Opera Solutions Adds Science to Predictive Analytics
August 23, 2011

In preparation for conducting a benchmark research study on predictive analytics, I’ve been speaking with vendors in this market segment to gather background. One of them is Opera Solutions, which I was not familiar with despite having worked in predictive analytics for more than 10 years. I was surprised to learn the company claims to be generating $100 million in revenue annually. Founded in 2004, Opera provides predictive analytics as a service, employing a staff of approximately 150 data scientists along with hundreds of other employees. It claims this is the largest private group of scientists outside IBM. (I’ve written previously about IBM’s significant efforts in the predictive analytics market.)

I mention that for a reason. Opera Solutions is positioned at the intersection of several interesting industry trends: the rise of predictive analytics, the rise of big data, the rise in cloud computing – and a trend I will explore in our upcoming predictive analytics benchmark: the lack of skilled resources to work on the others. Academic institutions are recognizing the shortage of analytical skills also and are adding degree programs to address this need.

Software as a service (SaaS) implies some level of staff to develop, maintain and operate systems that companies run for clients, but the Opera Solutions model goes beyond that. Its data scientists provide domain expertise lacking in many organizations to create and apply predictive models to specific business activities. Once the models are created, Opera continues to operate them and refine them on an ongoing basis. This services component caused me to question whether Opera is really just a consulting service, but it appears to have developed a reusable library of software integral to its cloud-based offering.  

Opera focuses on developing applications in conjunction with a partner or customer, then generalizing those applications for broader use. It focuses primarily on six markets: global investments, credit and risk, marketing, supply chain, custom applications and data transformation. It currently has a portfolio of nine applications on the market and another six in development. This concept of jointly developing applications has advantages and disadvantages. If you believe you have some unique way of doing business or analyzing data, you may not want to share that with others. On the other hand, if one of Opera’s existing products fits your needs, it may help you get into production more quickly and more cost-effectively than developing from scratch. If you do need to start from scratch and will allow Opera to allay some of the cost of developing your application by selling it to others with whom you do not compete, you should be able to reduce your costs.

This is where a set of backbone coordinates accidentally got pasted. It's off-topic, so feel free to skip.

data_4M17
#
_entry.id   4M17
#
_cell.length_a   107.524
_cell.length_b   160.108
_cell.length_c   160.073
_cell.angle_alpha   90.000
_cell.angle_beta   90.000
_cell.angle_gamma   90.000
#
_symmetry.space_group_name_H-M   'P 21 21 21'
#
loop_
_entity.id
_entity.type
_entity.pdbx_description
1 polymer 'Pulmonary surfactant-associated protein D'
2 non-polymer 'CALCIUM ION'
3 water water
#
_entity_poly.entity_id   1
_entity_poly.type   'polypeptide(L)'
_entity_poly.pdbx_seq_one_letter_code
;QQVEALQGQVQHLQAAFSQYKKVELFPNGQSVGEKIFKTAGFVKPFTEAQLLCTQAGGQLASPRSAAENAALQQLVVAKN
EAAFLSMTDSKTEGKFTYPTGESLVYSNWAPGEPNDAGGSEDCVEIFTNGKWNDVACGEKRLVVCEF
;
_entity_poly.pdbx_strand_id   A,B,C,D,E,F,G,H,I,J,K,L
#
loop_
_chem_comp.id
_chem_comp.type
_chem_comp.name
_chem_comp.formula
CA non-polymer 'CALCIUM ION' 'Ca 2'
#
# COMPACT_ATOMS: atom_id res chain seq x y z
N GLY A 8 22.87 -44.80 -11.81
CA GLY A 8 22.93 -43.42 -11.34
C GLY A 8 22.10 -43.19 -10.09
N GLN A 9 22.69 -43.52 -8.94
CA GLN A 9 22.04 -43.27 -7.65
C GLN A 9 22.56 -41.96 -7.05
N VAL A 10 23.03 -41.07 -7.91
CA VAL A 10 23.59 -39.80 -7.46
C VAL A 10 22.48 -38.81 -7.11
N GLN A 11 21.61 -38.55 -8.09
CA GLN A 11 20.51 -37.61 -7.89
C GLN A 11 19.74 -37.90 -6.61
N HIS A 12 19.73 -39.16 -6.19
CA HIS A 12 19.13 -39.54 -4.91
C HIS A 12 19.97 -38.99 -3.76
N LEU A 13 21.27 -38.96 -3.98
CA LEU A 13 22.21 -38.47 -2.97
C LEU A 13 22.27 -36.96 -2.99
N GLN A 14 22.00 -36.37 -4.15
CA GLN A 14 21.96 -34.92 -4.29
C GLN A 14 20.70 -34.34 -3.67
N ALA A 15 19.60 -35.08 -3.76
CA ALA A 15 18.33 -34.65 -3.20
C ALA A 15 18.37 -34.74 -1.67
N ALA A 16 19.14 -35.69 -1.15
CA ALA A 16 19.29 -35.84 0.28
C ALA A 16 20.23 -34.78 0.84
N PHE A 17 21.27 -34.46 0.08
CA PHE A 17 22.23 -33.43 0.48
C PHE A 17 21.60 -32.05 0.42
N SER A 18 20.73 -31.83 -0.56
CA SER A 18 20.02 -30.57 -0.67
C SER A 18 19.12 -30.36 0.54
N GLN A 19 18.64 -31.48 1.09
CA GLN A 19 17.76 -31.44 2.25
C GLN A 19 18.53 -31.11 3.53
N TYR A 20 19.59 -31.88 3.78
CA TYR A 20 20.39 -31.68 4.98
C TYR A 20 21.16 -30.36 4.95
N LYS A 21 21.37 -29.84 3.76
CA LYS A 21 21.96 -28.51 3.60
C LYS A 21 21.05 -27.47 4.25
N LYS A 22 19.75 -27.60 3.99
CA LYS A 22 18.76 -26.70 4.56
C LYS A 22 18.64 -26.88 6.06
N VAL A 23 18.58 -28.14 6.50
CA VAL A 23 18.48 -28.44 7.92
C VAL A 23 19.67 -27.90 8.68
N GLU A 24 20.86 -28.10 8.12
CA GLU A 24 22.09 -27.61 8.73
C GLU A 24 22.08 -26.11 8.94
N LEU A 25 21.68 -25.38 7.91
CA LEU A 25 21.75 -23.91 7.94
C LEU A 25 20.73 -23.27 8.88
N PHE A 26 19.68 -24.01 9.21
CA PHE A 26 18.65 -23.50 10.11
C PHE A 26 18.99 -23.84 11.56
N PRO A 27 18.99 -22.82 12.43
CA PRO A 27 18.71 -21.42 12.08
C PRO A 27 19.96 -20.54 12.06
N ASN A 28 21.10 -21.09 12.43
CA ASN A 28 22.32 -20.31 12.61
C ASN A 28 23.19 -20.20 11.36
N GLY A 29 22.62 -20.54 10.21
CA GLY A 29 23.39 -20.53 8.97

The applications are a mix of Opera’s proprietary components and best-of-breed commercial or open source components. For instance, to manage large-scale data Opera works with standard relational databases, in-memory databases and Hadoop. Opera hosts the analytic applications in an Amazon cloud configuration, but they can be installed on-premises if the customer prefers. Generally each product pulls data together from standard data sources and processes the data through Opera’s analytic stack to produce insights or actions. These insights or actions feed into decision-making processes via APIs and interfaces to existing applications. These applications may provide automated decision-making or present data to individuals to use in their daily activities. Opera Solutions then monitors what has happened as a result of these decisions and continuously repeats the process. Often this process can be labor-intensive, but Opera has found ways to automate many of the ongoing operations with its software components.

Much of the company’s intellectual property relates to its signal libraries, which help determine what is “noise” and what is a good predictor. In addition Opera has invested in visualization capabilities and machine learning. However, the company does not want to be in the software infrastructure market. It sees its value in providing the combination of services and software. Given the underdeveloped state of the predictive analytics market and an apparent lack of expertise, that’s not necessarily a bad place to be. Opera can ensure the success of its customers by staying involved with their projects. It’s also realistic to recognize the role that skilled individuals play in predictive analytics projects today and use a cadre of such people to generate business.

Opera Solutions takes an interesting and unique approach. Given an apparent dearth of predictive analytics talent in enterprises and the potential value of those analytics, it could be a way to bring more forward-looking analysis into your organization. You will need to be comfortable with the model of sharing the resulting intellectual property with others, but if that isn’t an issue, this could be a viable option.    

Regards,

Ventana Research


 

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